It’s About Time You Tried: Home BrewingBy Sophie Eastaugh
The first thing that hits me when I arrive at London Fields Brewery is that I’m the only woman. The second thing is the large number of beards.
I’m here for a master class in home brewing, the ultimate way to upgrade a makeshift hobby into a connoisseur’s craft. There are 10 beer lovers at the session, which runs every week and is booked out three months ahead. Along with craft beer, home brewing has exploded in popularity. What caught on in the 70s as a cheap way to get pissed has grown into a lifestyle – YouTube channels, local home brew clubs and online forums are feeding a market worth £25m a year. C21st home brewers aren’t content with producing pints of tangy fizz; the emphasis now is on quality and provenance, which is why we’re here to learn from the experts.
Our teacher Toni starts by giving us a beginner’s explanation of the brewing process. Under a railway arch, the brewery is filled with giant fermenters and mash-tuns – mixing containers to you and me. This is the first of an intriguing set of brewing vocabulary I’m about to learn, so I’m grateful that Toni’s lesson assumes no prior knowledge. Beer comes from four ingredients: malted grain (usually barley), water, hops and yeast, which are carefully nourished with time and temperature.
Toni gets us into pairs, since brewing involves a lot of pouring, stirring and calculating. We each have a workstation in the brewery’s warehouse, a line of equipment tucked between vacuum-packed hops and palettes of beer. The first step is the mash; mixing the malt with 10 litres of 66 degree water. This warmth must be maintained, so we’re using insulated cool boxes with taps in the base.
I pour in the water as my partner Tim tips in the malt, before stirring it with a spoon as long as my arm. It forms a porridge-like consistency and smells just like Ovalmaltine. “Make sure all the grain is wet and there are no malt balls,” says Toni. “Sometimes the grain is wet but the balls stay dry – a bit like meatballs but malt balls.” The Milan-born brewer is bouncy and fun, quick to dismiss our complicated sheet of instructions. The mash must rest for an hour so we troop off to the bar. It’s midday and we’re in a brewery, so I choose a pint of 4.2% Hackney Hopster. This isn’t going to be too hard after all.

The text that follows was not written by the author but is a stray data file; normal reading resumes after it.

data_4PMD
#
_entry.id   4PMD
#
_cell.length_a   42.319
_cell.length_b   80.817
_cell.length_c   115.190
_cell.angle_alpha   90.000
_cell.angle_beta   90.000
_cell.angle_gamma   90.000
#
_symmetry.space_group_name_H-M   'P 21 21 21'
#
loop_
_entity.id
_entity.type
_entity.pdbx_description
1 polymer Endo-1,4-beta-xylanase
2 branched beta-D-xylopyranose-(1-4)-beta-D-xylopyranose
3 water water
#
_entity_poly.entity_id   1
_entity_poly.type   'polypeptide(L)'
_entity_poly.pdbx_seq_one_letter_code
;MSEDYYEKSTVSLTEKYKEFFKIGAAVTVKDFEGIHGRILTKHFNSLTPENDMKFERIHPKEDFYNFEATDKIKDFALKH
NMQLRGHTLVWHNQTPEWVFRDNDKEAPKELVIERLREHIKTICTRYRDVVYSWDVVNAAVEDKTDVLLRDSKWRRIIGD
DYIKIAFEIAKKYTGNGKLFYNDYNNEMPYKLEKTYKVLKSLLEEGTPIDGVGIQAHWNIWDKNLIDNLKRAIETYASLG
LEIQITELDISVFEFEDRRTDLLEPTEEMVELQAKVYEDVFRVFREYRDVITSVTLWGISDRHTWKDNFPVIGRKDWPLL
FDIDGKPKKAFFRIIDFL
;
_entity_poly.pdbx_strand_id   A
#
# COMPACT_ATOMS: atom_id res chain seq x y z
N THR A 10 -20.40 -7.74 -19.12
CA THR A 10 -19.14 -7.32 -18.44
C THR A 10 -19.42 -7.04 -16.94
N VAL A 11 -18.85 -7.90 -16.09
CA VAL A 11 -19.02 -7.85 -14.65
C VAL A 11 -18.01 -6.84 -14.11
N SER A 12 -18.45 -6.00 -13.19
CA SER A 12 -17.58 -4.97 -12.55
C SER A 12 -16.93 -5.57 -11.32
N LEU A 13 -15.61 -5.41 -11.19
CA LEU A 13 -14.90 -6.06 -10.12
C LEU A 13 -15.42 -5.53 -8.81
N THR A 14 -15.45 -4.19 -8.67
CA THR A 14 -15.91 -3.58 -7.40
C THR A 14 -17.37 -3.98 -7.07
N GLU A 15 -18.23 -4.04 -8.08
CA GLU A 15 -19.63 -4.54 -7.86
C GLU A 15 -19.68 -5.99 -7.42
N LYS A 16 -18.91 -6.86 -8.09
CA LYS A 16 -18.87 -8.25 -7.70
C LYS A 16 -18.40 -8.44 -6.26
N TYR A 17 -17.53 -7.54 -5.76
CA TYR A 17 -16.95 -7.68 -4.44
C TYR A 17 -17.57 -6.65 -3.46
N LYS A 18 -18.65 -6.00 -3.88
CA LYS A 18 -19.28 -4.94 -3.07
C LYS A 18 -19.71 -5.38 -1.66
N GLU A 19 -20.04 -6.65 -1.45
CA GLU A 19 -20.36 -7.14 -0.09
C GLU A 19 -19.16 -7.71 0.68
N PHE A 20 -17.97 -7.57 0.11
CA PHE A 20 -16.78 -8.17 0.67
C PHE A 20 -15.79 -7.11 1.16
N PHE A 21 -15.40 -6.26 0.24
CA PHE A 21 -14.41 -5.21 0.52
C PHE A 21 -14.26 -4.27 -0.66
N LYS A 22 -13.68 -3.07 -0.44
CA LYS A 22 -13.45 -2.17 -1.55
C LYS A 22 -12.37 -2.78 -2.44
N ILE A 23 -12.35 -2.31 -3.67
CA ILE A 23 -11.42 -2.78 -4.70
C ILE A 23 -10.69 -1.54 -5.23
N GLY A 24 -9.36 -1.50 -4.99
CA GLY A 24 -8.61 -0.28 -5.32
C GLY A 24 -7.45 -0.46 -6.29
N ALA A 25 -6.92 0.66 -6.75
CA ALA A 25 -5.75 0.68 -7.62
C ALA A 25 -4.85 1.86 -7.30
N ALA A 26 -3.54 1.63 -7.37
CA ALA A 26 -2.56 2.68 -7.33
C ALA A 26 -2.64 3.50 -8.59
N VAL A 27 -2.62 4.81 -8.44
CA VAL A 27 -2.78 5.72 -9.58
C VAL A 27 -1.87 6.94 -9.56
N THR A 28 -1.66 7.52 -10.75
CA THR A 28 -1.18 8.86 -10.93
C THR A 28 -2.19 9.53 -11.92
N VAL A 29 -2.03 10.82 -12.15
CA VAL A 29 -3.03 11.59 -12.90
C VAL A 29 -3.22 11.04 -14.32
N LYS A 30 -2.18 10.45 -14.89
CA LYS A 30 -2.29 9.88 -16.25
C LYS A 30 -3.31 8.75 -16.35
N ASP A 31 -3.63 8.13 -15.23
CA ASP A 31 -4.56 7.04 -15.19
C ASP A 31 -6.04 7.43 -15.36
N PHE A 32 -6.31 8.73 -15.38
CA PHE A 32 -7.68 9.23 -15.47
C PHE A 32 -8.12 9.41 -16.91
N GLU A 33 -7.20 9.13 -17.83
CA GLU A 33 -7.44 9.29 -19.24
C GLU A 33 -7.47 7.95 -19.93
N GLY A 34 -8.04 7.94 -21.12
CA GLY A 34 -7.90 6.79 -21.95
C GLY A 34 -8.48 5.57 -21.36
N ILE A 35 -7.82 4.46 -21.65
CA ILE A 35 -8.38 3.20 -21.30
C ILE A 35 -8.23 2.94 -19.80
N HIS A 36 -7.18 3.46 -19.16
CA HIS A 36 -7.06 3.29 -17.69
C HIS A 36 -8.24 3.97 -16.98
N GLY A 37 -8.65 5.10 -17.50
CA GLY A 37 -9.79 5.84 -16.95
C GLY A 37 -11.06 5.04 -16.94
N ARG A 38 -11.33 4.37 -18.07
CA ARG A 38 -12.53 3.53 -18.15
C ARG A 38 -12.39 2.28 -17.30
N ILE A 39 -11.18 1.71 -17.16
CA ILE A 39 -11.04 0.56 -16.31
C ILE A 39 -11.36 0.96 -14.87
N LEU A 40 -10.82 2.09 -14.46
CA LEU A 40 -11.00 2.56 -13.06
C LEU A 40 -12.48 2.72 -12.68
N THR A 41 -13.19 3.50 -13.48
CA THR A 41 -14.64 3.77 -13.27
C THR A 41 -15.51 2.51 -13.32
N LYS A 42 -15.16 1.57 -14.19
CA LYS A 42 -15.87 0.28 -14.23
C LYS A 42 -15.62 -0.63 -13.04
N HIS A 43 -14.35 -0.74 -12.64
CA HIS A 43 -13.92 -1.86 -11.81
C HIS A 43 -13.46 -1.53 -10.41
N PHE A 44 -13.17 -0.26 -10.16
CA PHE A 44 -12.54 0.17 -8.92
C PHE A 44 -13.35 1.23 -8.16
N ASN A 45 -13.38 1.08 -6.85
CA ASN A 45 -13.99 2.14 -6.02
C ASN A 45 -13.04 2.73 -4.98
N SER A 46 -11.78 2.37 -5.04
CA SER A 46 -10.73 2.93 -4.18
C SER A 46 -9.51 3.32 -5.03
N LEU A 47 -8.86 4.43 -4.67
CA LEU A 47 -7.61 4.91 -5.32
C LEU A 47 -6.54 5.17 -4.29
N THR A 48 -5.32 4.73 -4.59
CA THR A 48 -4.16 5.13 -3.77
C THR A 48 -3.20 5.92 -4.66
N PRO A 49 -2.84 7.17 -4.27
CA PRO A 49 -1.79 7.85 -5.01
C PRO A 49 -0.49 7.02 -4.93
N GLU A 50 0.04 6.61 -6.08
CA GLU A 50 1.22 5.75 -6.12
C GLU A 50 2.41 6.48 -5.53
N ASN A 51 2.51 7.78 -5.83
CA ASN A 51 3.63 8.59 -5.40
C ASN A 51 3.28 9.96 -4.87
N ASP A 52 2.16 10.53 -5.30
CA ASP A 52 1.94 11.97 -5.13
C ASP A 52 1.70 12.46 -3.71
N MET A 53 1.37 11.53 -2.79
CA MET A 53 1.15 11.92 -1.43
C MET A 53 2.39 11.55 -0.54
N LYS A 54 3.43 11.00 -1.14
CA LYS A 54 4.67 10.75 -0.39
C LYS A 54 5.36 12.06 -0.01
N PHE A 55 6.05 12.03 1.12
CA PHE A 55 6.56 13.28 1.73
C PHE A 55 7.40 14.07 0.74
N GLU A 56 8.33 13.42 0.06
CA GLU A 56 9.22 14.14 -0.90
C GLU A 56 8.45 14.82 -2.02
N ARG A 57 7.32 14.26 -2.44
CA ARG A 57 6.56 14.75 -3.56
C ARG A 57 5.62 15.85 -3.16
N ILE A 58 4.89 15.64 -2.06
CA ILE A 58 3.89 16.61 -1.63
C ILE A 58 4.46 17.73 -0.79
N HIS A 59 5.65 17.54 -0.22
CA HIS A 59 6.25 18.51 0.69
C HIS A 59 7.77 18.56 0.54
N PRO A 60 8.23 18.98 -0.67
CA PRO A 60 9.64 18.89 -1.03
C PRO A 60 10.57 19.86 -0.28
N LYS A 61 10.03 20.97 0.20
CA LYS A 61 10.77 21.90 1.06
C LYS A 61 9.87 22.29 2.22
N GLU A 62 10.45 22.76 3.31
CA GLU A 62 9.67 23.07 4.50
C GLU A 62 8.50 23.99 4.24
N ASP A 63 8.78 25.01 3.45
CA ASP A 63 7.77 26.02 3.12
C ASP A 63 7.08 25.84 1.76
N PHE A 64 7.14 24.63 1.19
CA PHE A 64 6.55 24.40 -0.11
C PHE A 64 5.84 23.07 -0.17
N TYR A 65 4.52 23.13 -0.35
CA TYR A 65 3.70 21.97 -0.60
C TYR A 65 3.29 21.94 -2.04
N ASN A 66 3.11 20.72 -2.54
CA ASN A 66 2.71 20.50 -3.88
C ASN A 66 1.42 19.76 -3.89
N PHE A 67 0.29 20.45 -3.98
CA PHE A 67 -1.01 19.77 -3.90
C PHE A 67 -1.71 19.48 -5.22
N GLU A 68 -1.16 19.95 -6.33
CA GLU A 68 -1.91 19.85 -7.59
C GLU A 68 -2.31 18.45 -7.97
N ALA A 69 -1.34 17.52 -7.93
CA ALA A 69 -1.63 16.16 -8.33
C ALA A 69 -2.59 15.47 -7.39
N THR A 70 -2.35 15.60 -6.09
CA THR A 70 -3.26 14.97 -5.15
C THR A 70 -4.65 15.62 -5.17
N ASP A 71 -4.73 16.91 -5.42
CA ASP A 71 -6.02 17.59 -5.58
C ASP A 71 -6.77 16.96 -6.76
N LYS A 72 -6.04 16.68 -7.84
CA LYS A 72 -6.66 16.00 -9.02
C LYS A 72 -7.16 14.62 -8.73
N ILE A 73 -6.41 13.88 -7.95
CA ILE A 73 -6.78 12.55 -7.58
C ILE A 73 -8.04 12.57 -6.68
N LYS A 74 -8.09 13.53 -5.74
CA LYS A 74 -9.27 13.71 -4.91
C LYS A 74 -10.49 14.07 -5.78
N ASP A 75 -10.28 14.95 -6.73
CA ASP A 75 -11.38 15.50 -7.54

It’s time to sparge. This isn’t as dirty as it sounds – sparging is rinsing the grain with more water to extract maximum sugar. Tim and I put in 10 more litres of hot water before siphoning off the stewed liquid at the bottom. We circulate the remaining liquid to steep it in the sugars; this is what makes the booze. Another round of sparging and the wort – unfermented beer – is ready to go. We drain it and pour it into a big metal pan over a burner.
Once boiled, we add the hops, a plant from the marijuana family that gives beer its bitterness. This explains the heady, pungent smell as we stir it into the swirling liquid. We leave it to boil for an hour while we head off for lunch; a chance to drink more beer, eat jerk chicken burgers and chat to my fellow brewers. Everyone but me has had several goes at home brewing and almost all of them were given the class by their wives or girlfriends. I’m enjoying being one of the lads.
Feeling slightly woozy after a late night and a pint of 6% Shoreditch Triangle, I return to the warehouse for the bottling. Our brews are bubbling nicely, dark brown infusions in a lab-like row. We add a second cup of hops, this time to add fruitiness to the flavour. Ours is American hops, which is said to be more aromatic than its British counterpart. Ten minutes later, we cool the mix by pouring it through a heat exchanger, a set of tubes that passes cold liquids over hot, like a radiator. The cooled wort – it still isn’t beer – flows out into sterilised plastic bottles known as demijohns. All that remains is to add a sachet of yeast at home, then five days of fermentation until home brew glory.
We finish off with another beer – a half this time – standing smugly in the bar with our demijohns at our feet. It’s been a satisfying and sociable day, leaving me with a bounty I can’t wait to offer my friends. I’ve also got a new understanding of what makes beer, fuelling a deeper appreciation of a favourite tipple. Now I just need to work out how to get 10 litres of liquid home on my bike.
Need to know:
The Home Brewing Masterclass runs every Saturday from 11pm-4pm at London Fields Brewery, 365-366 Warburton St, E8 3RR. It costs £95 plus booking fee, which includes beer, lunch, all equipment and 10 litres of brew to take home. Visit their website for more information.